Alexion Pharmaceuticals (NASDAQ:ALXN) is a big player in the treatment of rare diseases, but its dominance in atypical hemolytic uremic syndrome (aHUS) could be in jeopardy if a soon-to-begin clinical trial at Omeros Corporation (NASDAQ:OMER) pans out. Could Omeros Corporation's study put billions of dollars in Alexion Pharmaceuticals' sales at risk? Read on to find out more about how Omeros Corporation's plans challenge Alexion Pharmaceuticals.
First, a bit of background
There are rare diseases, and then there are really rare diseases, like aHUS.
It's estimated that just 1 to 4 people per million have aHUS, and that means the global population of aHUS patients is measured in the low four digits, including about 500 patients in America.
Typically, aHUS is caused by mutations to genes in the complement system, a part of the body's immune system that helps fight off unwelcome invaders. In patients with aHUS, genetic mutations cause an uncontrolled activation of the complement system that causes inflammation and leads to the formation of dangerous clots within the kidneys. Eventually, about 60% of aHUS patients suffer kidney damage or kidney failure.
Soliris is the only FDA approved therapy for aHUS, and it won accelerated FDA approval in 2011 after mid-stage trials showed that it improved kidney function and reduced disease activity.
Specifically, Soliris works by binding to the human C5 complement protein, restricting the immune system's inflammatory response. In one of two 26-week trials, the majority of aHUS patients on dialysis were able to discontinue dialysis treatment. In the second trial, the majority of patients on plasma therapy were similarly able to stop treatment. In 2015, a review of patients in Soliris trials showed that Soliris' benefits were maintained at a two-year follow-up point.
Because Soliris improves kidney function and can reduce disease activity for a sustained period, it's become a standard aHUS treatment.
Crossing the moat
Last August, a small mid-stage study of Omeros Corporation's OMS721 showed OMS721 improved platelet count from baseline in three aHUS patients.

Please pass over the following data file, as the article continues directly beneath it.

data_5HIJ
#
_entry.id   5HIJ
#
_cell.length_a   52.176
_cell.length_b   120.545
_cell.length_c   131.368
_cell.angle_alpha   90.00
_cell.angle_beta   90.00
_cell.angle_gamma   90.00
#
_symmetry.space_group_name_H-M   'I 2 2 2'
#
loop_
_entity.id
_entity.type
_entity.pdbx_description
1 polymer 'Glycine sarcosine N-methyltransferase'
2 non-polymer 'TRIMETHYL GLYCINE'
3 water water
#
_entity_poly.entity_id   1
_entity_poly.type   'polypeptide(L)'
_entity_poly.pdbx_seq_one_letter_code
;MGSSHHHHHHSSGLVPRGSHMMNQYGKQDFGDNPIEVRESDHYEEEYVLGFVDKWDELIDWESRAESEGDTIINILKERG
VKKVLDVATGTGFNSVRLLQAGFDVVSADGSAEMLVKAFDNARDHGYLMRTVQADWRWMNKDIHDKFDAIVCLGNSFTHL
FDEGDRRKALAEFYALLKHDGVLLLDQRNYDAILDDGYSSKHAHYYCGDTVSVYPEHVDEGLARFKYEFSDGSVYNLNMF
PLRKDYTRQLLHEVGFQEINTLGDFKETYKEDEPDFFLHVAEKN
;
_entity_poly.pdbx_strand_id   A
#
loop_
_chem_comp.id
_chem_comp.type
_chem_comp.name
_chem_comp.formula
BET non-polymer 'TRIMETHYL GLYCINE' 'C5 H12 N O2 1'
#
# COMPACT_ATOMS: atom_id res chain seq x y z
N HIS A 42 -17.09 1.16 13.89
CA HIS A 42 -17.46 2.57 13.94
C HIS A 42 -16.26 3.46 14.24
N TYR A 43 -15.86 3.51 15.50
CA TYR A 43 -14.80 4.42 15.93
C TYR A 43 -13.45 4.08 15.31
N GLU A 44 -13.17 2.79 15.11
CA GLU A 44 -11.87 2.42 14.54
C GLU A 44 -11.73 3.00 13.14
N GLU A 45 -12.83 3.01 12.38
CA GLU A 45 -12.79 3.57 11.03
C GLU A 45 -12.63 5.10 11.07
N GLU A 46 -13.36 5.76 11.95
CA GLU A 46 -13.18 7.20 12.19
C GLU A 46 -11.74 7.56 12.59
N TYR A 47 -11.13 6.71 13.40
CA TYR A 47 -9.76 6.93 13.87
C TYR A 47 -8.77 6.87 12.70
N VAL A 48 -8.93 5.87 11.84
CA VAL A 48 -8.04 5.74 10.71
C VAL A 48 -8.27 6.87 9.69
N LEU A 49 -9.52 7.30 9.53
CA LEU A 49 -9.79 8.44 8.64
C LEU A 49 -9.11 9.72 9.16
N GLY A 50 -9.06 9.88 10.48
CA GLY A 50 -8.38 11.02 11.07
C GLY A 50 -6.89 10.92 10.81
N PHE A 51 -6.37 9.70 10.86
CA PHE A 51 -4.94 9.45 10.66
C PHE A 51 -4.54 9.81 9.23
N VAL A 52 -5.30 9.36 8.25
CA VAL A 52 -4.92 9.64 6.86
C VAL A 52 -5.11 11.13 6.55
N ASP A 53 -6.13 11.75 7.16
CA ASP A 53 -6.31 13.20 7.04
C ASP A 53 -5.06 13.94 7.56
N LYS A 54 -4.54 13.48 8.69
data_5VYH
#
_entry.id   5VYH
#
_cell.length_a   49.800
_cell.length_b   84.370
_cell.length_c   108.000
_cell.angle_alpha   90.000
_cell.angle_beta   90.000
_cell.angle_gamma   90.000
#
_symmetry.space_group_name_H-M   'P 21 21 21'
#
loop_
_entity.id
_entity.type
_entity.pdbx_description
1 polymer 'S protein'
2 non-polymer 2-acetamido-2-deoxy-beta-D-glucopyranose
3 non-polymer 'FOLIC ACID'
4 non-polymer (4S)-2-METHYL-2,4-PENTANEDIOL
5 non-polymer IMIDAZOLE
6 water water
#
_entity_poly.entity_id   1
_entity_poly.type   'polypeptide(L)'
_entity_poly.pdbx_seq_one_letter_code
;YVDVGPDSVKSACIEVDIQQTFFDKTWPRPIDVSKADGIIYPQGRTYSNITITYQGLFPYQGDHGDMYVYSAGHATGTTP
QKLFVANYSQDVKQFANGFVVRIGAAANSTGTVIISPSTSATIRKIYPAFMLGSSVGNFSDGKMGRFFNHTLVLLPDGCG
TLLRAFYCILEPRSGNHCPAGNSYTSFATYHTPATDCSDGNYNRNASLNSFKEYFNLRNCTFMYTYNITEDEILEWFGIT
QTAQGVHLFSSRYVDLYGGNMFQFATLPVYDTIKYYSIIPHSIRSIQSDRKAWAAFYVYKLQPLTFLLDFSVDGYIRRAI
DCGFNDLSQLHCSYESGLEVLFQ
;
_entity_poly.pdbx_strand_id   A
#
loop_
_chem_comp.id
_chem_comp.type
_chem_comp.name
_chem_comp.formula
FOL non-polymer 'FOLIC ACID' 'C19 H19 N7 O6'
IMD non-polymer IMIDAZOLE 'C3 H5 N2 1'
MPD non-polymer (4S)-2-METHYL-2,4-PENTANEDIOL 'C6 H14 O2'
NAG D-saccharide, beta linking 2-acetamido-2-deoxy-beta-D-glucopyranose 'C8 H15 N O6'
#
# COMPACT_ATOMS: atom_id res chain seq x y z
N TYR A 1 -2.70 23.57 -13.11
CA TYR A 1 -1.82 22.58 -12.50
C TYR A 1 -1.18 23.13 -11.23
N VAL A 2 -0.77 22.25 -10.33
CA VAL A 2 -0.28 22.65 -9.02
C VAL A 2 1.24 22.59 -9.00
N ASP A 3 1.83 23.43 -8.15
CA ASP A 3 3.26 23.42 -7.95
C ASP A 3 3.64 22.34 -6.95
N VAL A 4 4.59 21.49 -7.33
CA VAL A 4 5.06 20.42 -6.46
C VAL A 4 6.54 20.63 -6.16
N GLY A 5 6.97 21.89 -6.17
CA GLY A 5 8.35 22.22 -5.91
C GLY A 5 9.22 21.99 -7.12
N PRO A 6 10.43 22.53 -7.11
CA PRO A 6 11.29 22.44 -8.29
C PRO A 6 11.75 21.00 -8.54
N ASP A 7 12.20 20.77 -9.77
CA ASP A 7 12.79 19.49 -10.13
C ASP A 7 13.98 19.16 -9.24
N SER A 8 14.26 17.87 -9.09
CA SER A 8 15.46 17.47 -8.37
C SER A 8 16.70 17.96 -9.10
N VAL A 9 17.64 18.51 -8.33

That's important because improvement in platelet count can indicate a reduction in disease activity.
Following a meeting with the FDA to discuss those mid-stage results, Omeros Corporation announced this week that it will start enrolling patients in a single phase 3 aHUS trial later this year.
If that trial goes smoothly, Omeros Corporation may not have to wait long to challenge Alexion Pharmaceuticals' dominance. The FDA has awarded OMS721 orphan drug designation and fast-track status, and it has said it will allow Omeros Corporation to use safety data from non-aHUS patients in order to accelerate the application timeline.
Payers are probably motivated to see a new competitor hit the market, too. Soliris costs $537,000 in the United States, and last year, it generated $2.6 billion in sales for Alexion Pharmaceuticals -- a lot of which was from aHUS patients.
There's no guarantee Omeros Corporation's OMS721 will be as effective or as safe as Soliris, or that if it is, the FDA will approve it. However, if OMS721 does make its way to market, it could represent a game-changing drug for Omeros Corporation. Currently, the company's revenue comes solely from sales of its cataract surgery drug Omidria, and given that Omidria's quarterly sales were just $6.7 million last quarter, it's far from a barn burner.
Ultimately, Alexion Pharmaceuticals could be forced into a price war by OMS721 that dents its top and bottom lines, and for that reason, Alexion Pharmaceuticals investors will want to keep close tabs on Omeros Corporation's progress.